A review of donations from individuals to mayoral and city council races in 2017 shows that those who contribute to campaigns, and therefore are more likely to have their voices heard, do not reflect Albuquerque’s diverse population. Instead, the donor class is whiter, older, and higher-income than the general population. As a result, people of color, young people, and middle- and working-class residents are underrepresented in the city’s politics and policies. Our elections are fairer—and our democracy works better—when politicians listen to the entire public instead of only to a few, unrepresentative big donors.

White, Hispanic, and Native America Representation in Albuquerque Population and Donor Class
  • While 41% of Albuquerque residents are white and 48% are Hispanic, the donor pool in Albuquerque is 70% white and only 23% Hispanic. Native Americans make up 4% of Albuquerque residents but only .04% of donors to city elections.
  • Together, blacks and Asian Americans make up 6% of Albuquerque residents, but only 2% of donors.
Share of Donations Given, By Age

While residents under 35 make up nearly half (48 percent) of the population, they make up less than 10 percent of donors. Meanwhile, the roughly third of the population over the age of 50 make up a full 73 percent of the donor class.

Half of all families in Albuquerque make $48,000 or less per year, yet only about a quarter of donors make less than that. Forty-one percent of donations came from households making more than $100,000. And roughly 400 donors, who each gave $1,000 or more, contributed the vast majority of all dollars collected by candidates from individuals. It should not be only the well-connected and well-resourced who fuel our elections—it should be everyday Albuquerqueans, regardless of how much money they make.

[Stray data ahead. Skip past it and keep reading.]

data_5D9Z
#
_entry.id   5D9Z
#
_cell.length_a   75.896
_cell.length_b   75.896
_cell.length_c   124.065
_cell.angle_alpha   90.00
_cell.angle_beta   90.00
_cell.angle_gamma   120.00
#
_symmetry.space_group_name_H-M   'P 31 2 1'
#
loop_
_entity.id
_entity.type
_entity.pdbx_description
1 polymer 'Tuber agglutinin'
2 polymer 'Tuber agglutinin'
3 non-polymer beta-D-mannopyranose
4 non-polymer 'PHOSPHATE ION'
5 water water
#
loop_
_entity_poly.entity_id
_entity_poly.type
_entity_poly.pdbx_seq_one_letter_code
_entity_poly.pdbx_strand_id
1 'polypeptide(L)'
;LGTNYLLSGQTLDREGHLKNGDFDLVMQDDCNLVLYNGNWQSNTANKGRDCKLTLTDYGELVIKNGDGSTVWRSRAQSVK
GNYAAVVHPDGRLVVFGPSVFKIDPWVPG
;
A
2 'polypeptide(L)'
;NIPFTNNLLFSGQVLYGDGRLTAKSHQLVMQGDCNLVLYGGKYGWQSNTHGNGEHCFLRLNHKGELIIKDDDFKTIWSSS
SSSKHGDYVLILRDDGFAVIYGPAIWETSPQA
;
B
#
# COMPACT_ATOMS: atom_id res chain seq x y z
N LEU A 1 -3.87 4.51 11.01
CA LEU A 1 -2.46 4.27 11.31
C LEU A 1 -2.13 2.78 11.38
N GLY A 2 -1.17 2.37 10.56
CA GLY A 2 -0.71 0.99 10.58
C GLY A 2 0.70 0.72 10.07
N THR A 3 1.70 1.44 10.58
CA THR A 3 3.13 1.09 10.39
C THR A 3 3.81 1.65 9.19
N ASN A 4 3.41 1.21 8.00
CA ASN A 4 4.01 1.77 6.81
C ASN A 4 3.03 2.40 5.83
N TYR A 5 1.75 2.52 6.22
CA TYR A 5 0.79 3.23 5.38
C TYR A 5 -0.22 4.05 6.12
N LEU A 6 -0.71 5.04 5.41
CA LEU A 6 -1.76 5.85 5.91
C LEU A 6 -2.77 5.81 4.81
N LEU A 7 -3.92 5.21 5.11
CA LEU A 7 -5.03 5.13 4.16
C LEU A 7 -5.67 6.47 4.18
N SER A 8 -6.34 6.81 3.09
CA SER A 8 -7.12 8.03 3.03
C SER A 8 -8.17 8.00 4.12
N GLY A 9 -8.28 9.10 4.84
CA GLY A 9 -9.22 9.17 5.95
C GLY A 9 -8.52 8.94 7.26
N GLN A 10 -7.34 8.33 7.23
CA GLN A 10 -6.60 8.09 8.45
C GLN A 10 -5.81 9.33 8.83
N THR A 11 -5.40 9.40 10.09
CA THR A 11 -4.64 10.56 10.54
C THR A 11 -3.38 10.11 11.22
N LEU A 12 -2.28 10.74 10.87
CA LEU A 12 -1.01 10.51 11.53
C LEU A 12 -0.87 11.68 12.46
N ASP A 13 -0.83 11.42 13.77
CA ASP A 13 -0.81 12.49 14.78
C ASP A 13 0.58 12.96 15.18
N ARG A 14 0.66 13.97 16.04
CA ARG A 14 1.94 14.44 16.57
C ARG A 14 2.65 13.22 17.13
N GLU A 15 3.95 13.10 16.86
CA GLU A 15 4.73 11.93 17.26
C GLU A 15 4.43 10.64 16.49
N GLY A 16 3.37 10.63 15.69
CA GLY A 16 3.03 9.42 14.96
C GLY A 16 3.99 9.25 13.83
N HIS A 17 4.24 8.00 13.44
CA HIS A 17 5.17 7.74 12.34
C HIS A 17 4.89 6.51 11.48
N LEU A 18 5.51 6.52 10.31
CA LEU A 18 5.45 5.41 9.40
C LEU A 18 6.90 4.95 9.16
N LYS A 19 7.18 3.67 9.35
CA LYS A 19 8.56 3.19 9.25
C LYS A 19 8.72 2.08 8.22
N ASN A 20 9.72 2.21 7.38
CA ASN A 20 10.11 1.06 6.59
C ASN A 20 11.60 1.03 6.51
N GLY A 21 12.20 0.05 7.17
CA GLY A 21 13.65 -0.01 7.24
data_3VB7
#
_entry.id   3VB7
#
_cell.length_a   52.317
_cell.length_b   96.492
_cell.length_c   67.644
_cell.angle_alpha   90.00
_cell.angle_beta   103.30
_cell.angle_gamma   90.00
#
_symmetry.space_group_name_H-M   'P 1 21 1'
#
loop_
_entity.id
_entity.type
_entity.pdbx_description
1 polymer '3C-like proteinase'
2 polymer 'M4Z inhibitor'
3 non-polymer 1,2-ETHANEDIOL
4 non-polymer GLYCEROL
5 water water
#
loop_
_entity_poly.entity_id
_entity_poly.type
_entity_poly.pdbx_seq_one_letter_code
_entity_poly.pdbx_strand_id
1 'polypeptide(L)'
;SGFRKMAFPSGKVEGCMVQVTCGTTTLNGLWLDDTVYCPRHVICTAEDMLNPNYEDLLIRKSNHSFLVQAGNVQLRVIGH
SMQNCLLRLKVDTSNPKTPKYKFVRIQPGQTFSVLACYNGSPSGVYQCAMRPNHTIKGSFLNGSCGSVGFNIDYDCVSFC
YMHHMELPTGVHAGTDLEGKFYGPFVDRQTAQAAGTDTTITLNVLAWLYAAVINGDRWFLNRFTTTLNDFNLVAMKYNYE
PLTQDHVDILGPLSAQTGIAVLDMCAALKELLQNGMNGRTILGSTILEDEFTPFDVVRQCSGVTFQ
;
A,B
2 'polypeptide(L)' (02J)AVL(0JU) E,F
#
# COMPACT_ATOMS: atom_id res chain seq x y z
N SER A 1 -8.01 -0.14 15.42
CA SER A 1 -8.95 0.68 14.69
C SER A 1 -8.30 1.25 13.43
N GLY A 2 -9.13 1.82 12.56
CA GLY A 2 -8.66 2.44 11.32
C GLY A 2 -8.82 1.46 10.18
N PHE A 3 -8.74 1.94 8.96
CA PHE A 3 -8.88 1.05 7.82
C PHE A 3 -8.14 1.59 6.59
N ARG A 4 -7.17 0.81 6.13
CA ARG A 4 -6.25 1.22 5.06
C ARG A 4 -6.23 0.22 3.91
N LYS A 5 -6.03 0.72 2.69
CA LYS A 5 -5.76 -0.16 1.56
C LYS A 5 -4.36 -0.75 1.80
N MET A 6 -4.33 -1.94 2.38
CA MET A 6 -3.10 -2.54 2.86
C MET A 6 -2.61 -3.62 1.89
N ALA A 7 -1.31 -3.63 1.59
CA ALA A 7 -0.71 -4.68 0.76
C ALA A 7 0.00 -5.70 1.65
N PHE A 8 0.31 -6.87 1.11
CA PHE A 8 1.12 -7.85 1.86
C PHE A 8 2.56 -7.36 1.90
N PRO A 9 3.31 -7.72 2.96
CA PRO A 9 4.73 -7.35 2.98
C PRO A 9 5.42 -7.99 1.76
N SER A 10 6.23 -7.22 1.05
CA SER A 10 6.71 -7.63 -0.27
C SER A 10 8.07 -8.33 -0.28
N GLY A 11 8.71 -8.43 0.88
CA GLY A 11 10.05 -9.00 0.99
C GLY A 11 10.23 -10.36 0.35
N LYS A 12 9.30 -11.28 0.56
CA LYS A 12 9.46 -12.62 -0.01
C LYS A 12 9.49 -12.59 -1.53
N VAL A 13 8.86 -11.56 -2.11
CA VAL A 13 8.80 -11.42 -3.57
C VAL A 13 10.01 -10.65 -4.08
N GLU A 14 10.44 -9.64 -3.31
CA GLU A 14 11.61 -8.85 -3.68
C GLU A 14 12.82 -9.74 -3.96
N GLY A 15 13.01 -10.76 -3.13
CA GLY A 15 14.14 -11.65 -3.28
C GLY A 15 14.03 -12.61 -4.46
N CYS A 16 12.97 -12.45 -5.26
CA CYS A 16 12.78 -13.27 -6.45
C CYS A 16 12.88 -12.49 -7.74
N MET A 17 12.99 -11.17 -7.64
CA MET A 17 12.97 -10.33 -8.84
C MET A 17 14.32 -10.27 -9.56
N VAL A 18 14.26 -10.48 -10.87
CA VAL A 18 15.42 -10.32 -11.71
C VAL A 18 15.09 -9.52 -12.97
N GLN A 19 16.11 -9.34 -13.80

Household Income of General Public vs. Donor Class

In November, Albuquerque residents will have the chance to fix this distortion of democracy by voting YES for Democracy Dollars. 

Democracy Dollars would strengthen the city’s public financing program by increasing the ability of candidates from all backgrounds to run for city office with the support of local residents. The program would equip residents, regardless of race, age, or income, to engage with candidates and elections in a new, exciting way—by giving their own publicly-financed Democracy Dollars directly to participating candidates of their choice. 

Albuquerqueans voted to establish and fund public financing for elections 14 years ago. Democracy Dollars would utilize these existing funds and modernize a critical investment in a local democracy that works for everyone: one in which donors are more diverse, elections are more inclusive and accessible, and city government is more responsive to everyone. 

Campaign contribution data come from Albuquerque’s campaign finance dataset, available at https://campaignfinance.cabq.gov/PublicSite/DataDownload.aspx. These data include individuals who contributed to mayoral and city council races in Albuquerque between January 1 and December 31, 2017. They do not include contributions from entities like PACs, parties, unions, special interests, or independent expenditures. Demographic data for Albuquerque come from the U.S. Census. Demographic data for the donor class are modeled.